CVSA inspection criteria are in alignment with the requirements of the FMCSR. The CVSA may issue an inspection decal, upon satisfactory completion of its Level I, North American Standard Inspection (Vehicle and Driver(s)) or Level V, Vehicle-Only Inspection, which is valid for a maximum of three months. In general, vehicles displaying a valid CVSA decal will not be subject to re-inspection. However, if an obvious defect is noticed on a vehicle with a current CVSA decal, nothing prevents the re-inspection of the vehicle. The CVSA decal criteria apply only to the condition of the vehicle, not the driver. It is possible for a driver to be out-of-service and still have vehicle(s) qualify for a CVSA decal.

Post-Trip Commercial Vehicle Inspection

Drivers subject to the FMCSR are required to perform a post-trip inspection of the vehicle they operated, except for motor carriers operating only one vehicle, and note any deficiencies with the vehicle or the fact that there are no deficiencies. The report must be in writing and signed by the driver. This Driver’s Vehicle Inspection Report must cover at least the following parts and accessories:

  • Service brakes including trailer brake connections
  • Parking (hand) brake
  • Steering system
  • Lighting devices and reflectors
  • Tires
  • Horn
  • Windshield wipers
  • Rearview mirrors
  • Coupling devices
  • Wheels and rims
  • Emergency equipment

Periodic Vehicle Inspection

Many states have periodic inspection requirements for all vehicles. The FMCSR require motor carriers to have every commercial motor vehicle subject to its control inspected at least once every 12 months. Periodic inspection should identify those vehicle components that are in need of attention either immediately or in the near future. The minimum periodic inspection standards are contained in Appendix G of the FMCSR.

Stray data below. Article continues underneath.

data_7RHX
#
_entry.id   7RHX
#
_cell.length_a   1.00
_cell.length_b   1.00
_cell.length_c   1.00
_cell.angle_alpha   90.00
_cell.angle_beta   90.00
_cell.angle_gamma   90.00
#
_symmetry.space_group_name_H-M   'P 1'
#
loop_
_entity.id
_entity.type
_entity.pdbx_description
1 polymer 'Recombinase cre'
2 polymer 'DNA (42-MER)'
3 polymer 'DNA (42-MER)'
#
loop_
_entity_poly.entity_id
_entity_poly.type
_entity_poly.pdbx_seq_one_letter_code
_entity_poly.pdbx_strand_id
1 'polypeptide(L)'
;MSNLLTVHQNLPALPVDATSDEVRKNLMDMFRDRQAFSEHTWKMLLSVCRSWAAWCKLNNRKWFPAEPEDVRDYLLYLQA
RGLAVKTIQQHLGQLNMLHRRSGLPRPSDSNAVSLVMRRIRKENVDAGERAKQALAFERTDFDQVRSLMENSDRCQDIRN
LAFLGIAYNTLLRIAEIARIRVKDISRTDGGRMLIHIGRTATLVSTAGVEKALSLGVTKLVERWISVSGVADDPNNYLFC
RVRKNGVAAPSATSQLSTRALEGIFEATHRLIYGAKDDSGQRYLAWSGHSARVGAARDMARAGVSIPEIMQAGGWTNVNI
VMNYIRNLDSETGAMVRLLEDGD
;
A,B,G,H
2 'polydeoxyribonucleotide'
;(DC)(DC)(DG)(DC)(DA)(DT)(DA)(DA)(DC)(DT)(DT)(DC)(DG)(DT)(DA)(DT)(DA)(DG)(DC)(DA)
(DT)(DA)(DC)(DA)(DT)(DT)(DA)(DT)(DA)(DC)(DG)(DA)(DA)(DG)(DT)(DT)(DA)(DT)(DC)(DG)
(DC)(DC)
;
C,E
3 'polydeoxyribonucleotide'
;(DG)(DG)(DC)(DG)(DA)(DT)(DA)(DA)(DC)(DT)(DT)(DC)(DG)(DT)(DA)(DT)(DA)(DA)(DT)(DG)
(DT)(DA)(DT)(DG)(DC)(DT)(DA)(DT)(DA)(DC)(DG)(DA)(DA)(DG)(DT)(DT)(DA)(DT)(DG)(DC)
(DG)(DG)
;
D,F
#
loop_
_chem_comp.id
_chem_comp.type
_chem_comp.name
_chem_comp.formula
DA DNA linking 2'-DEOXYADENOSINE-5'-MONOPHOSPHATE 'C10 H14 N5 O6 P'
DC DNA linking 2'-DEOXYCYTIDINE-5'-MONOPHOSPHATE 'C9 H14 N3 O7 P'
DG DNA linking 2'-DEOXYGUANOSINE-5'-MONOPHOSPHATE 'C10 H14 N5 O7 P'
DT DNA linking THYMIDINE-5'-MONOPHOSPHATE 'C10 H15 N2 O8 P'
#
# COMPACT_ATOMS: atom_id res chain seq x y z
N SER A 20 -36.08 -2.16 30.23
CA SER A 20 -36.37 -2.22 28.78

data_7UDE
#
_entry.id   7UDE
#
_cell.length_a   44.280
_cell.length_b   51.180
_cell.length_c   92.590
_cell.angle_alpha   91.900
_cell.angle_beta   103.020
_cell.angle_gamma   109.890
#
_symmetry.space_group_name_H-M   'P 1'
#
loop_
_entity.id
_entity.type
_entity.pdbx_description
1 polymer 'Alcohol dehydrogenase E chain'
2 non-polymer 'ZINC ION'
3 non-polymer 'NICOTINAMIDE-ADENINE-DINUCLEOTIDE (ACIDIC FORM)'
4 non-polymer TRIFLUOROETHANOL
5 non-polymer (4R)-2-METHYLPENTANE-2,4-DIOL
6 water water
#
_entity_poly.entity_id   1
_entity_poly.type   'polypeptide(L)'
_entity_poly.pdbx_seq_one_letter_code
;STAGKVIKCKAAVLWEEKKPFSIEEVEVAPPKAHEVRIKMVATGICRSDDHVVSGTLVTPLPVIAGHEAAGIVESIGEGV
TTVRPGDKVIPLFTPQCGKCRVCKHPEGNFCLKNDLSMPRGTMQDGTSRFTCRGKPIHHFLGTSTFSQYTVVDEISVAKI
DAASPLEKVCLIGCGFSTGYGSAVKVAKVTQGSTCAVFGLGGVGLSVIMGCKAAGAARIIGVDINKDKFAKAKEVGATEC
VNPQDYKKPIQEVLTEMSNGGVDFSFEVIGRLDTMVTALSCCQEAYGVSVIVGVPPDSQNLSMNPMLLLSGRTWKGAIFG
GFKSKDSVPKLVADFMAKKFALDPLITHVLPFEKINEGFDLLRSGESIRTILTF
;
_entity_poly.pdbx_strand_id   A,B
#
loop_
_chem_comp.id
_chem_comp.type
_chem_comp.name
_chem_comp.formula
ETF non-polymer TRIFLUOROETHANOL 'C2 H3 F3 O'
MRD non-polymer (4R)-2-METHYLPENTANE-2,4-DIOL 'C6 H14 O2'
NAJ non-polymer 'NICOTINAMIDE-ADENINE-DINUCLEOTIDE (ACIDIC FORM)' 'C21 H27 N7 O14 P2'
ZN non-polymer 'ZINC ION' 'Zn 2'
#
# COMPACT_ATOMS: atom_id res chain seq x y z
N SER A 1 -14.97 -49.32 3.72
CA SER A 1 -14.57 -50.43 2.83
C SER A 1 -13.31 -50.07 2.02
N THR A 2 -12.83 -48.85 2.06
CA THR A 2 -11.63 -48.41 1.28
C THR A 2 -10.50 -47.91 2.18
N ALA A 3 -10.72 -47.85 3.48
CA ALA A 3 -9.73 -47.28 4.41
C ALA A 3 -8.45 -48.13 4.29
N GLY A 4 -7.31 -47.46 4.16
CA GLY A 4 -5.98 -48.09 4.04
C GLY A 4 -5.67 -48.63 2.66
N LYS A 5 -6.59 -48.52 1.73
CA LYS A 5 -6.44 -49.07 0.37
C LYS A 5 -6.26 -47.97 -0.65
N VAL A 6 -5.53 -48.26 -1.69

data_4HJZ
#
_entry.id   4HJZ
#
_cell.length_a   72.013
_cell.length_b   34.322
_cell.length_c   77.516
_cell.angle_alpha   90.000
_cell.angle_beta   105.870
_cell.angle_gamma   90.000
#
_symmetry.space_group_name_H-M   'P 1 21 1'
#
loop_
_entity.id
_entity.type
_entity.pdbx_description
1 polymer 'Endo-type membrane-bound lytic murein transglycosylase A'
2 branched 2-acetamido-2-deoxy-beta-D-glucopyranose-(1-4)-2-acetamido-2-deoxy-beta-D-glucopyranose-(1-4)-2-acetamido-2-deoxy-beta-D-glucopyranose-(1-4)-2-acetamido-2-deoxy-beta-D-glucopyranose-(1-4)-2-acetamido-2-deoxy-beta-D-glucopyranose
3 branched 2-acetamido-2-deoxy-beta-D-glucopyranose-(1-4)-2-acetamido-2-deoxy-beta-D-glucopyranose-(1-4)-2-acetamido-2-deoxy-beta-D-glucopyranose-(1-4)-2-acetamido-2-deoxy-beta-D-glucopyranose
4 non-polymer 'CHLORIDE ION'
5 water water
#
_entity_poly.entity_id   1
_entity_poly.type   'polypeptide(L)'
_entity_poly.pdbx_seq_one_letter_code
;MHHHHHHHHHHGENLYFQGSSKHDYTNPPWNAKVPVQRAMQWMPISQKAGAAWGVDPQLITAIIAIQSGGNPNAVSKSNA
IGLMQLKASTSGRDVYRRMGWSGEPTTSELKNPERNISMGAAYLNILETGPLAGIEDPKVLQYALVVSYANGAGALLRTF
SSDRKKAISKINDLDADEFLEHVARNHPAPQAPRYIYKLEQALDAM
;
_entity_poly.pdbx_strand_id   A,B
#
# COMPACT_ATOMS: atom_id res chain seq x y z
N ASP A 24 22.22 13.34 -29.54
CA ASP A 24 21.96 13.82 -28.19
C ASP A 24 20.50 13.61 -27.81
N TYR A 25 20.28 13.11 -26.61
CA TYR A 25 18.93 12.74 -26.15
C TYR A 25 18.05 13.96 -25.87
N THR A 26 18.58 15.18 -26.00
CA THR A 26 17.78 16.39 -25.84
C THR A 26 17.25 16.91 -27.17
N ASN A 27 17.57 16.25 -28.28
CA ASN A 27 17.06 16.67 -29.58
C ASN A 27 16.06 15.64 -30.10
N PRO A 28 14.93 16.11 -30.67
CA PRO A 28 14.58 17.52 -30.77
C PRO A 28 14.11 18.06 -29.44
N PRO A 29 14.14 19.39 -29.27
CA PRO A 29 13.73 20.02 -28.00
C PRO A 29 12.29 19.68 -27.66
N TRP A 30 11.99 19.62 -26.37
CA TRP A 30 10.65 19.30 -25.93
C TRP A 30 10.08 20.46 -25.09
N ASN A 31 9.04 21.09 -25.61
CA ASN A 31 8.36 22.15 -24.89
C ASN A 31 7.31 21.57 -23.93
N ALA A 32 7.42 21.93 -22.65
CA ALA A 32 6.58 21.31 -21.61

For motor carriers subject to the FMCSR or in those states adopting the regulations, the term commercial motor vehicle includes each vehicle in a combination vehicle. For example, for a “tractor semitrailer, full trailer combination,” the tractor, semitrailer, and the full trailer (including the converter dolly if so equipped) must each be inspected.

Documentation of vehicle inspection must be carried on the vehicle. This can be either the mandated inspection report or other forms of documentation based on the inspection report, such as a sticker or decal, which contains the following information:

  • The date of the inspection.
  • Name and address of the motor carrier or other entity where the inspection report is maintained.
  • Information uniquely identifying the vehicle inspected, if not clearly marked on the motor vehicle.
  • A certification that the vehicle in fact passed the required inspection.

A motor carrier may choose to conduct its own inspection, or have a commercial garage, fleet leasing company, truck stop, or other similar commercial business perform the inspection as its agent in states that do not have a mandatory state inspection program meeting federal requirements.

Commercial Vehicle Inspector Qualifications